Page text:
December 8th, 2016
Much of the technical terminology of computer science betrays its logical heritage: ‘language’, ‘symbol’, ‘syntax’, ‘semantics’, ‘value’, ‘reference’, ‘identifier’, ‘data’, etc. Classically, such terms were used to name essential phenomena underlying logic, human thought and language — phenomena, it was widely believed, that would never succumb to scientific (causal, mechanical) explanation. Computer science, however, now uses all these terms in perfectly good scientific ways, to name respectable scientific (causally explicable, mathematically modellable) phenomena.
There are two possibilities. The first is that computer science has given us a scientific understanding the fundamental mysteries of language, logic, and mind. The second is that computer science has redefined these words, so that, although they have been brought into the realm of the scientific, they no longer refer to what they used to refer to. Most people believe the former. I will argue for the latter: that, for reasons traceable back to Turing’s 1936-7 paper, computer science has redefined these terms in such a way as to “disappear” much of what is fundamental to the human condition: language’s long-distance reach, the “non-effectiveness” of truth and reference, thought’s normative deference to the world.
The result, I believe, not only challenges prospects for Artificial Intelligence and cognitive science, but also limits our ability to understand data bases, knowledge representation, even programs. It also hinders communication, because overlapping technical vocabulary means different things in different communities. Most seriously, it undermines our ability to talk about the most fundamental aspects of semantic or symbolic systems.
Brian Cantwell Smith is Professor of Information, Philosophy, and Computer Science at the University of Toronto. His primary appointment is in the Faculty of Information, where he served as Dean from 2003-2008, and where he held a Canada Research Chair in the Foundations of Information. He also teaches in the University’s Cognitive Science Program and Philosophy Department, is a senior fellow at Massey College, and is a member of the Research Council of the Canadian Institute for Advanced Research.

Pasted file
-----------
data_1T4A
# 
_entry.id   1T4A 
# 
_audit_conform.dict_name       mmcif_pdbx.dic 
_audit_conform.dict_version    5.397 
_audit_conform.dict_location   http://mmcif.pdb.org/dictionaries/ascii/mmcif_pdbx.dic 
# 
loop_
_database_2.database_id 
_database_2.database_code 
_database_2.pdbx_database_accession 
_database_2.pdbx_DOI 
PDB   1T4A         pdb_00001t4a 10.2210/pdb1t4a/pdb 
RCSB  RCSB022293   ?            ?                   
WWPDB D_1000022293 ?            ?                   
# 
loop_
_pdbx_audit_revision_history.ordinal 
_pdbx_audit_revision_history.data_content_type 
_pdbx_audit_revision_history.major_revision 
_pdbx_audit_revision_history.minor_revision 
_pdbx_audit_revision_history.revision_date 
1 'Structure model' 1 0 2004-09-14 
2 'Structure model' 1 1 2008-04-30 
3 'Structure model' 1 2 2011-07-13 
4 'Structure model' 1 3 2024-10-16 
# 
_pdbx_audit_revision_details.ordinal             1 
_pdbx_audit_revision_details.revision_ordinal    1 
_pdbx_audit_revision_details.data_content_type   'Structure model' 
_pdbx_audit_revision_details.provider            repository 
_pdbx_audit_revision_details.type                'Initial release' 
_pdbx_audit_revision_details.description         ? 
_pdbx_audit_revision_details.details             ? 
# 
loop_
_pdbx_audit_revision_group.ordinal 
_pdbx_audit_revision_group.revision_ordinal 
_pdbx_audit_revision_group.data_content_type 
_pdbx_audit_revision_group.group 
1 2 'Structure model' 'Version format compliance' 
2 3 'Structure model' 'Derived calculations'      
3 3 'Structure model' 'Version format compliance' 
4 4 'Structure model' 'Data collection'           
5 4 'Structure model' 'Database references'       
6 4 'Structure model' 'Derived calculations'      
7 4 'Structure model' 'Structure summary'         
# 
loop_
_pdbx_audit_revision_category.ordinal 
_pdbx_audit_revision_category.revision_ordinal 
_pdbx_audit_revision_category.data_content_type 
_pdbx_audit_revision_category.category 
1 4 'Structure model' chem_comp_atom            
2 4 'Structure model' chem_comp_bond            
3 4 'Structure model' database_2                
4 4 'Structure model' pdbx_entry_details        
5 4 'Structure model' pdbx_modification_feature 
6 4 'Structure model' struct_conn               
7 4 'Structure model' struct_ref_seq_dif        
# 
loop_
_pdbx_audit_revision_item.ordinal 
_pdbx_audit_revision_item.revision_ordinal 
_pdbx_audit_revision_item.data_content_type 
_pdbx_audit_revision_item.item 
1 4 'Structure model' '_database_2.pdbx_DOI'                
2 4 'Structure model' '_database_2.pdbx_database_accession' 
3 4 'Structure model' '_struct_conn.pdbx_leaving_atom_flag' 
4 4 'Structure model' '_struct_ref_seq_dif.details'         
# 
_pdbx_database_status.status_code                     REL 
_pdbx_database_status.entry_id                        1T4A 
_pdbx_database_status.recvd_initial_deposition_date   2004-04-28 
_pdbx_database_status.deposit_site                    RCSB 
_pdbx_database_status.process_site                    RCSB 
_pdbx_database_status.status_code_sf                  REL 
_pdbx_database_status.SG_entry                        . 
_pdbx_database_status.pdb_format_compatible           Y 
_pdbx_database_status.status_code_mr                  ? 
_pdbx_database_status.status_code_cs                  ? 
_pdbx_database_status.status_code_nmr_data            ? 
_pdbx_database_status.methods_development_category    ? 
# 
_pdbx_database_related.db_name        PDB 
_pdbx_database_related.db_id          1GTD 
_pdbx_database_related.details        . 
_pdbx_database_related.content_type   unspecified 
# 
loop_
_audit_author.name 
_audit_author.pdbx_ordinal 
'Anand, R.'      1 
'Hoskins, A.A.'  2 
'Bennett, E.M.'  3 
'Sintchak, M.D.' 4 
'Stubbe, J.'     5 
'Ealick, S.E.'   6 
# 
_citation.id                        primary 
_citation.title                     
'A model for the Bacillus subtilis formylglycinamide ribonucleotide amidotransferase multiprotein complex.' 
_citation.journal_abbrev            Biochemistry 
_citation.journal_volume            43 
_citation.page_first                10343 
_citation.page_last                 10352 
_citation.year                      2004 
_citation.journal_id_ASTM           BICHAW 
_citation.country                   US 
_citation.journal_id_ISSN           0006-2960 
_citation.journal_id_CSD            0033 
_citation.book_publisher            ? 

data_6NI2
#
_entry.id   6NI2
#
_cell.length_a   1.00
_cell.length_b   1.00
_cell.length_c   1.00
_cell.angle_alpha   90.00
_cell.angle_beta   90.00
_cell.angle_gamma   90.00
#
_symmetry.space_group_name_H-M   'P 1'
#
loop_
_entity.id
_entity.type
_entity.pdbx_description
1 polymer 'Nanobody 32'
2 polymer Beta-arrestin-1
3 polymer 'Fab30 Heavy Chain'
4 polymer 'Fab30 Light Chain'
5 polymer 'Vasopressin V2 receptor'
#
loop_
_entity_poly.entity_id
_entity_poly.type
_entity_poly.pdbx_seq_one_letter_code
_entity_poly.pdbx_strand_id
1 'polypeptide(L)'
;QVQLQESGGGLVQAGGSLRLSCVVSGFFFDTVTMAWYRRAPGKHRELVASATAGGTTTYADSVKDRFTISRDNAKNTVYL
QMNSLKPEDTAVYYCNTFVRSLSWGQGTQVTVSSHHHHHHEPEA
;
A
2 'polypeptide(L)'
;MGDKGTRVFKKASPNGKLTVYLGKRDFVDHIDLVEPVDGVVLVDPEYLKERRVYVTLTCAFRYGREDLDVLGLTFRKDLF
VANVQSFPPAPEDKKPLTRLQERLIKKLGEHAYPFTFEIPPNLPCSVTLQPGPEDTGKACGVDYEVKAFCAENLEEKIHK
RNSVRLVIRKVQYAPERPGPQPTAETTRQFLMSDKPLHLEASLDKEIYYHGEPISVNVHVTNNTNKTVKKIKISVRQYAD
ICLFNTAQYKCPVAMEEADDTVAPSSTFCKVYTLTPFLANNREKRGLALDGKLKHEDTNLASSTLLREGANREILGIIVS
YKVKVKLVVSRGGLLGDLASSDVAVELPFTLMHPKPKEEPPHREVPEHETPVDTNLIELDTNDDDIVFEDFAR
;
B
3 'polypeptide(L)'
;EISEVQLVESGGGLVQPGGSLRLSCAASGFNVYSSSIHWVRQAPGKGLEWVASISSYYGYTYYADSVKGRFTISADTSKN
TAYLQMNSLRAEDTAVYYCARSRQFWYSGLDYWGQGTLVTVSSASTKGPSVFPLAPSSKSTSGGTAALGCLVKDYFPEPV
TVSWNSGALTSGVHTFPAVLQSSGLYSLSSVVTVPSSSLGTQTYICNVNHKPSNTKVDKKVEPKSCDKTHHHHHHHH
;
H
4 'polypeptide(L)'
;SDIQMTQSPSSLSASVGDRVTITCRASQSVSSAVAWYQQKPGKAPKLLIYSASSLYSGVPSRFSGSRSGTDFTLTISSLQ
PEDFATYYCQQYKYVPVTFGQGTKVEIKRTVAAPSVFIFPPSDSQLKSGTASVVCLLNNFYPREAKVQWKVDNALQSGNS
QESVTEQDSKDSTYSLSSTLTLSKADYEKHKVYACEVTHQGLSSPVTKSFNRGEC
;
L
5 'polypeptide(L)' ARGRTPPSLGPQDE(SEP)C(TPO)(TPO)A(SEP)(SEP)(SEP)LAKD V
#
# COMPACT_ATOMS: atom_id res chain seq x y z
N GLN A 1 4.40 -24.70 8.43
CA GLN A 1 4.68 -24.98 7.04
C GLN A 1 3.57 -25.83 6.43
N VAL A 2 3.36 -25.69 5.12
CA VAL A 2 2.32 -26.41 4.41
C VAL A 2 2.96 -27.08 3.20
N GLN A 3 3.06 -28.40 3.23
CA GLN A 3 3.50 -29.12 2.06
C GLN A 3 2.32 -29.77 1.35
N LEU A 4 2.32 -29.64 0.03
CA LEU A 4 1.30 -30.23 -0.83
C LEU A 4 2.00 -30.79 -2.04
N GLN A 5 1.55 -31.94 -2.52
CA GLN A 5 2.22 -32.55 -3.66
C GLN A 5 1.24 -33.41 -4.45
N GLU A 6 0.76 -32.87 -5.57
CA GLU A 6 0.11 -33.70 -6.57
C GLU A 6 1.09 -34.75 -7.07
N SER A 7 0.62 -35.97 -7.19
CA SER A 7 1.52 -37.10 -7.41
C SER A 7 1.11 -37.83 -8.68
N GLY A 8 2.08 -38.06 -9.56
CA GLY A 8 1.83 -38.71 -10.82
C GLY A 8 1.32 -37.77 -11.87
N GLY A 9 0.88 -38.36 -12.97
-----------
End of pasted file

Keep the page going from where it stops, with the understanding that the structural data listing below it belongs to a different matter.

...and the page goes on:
Dr. Smith received his B.S., M.S., and Ph.D. from the Massachusetts Institute of Technology in Computer Science and Artificial Intelligence. In the 1980s and 1990s he held senior research and administrative positions at the Xerox Palo Alto Research Centre (PARC) in California, was an adjunct professor in the Philosophy and Computer Science departments at Stanford University, was a founder and principal investigator of the Stanford-based Centre for the Study of Language and Information (CSLI), and was a founder and first President of Computer Professionals for Social Responsibility (CPSR). In 1996 he moved to the Indiana University at Bloomington as professor of cognitive science, computer science, philosophy, and informatics, where he was also a fellow of the Center for Social Informatics in the School of Library and Information Sciences. From 2001 to 2003 he held the Kimberly J. Jenkins University Professorship of Philosophy and New Technologies at Duke University, with appointments in Philosophy and Computer Science.
In the 1980s Dr. Smith developed the world’s first reflective programming language (3-Lisp). His present research focuses on the conceptual foundations of computation and information, and on new forms of metaphysics, ontology, and epistemology. He is the author of *On the Origin of Objects* (MIT, 1996). Two volumes of papers, entitled *Indiscrete Affairs*, are forthcoming; a multi-volume series entitled “The Age of Significance: An Essay on the Origins of Computation and Intentionality” is also in preparation.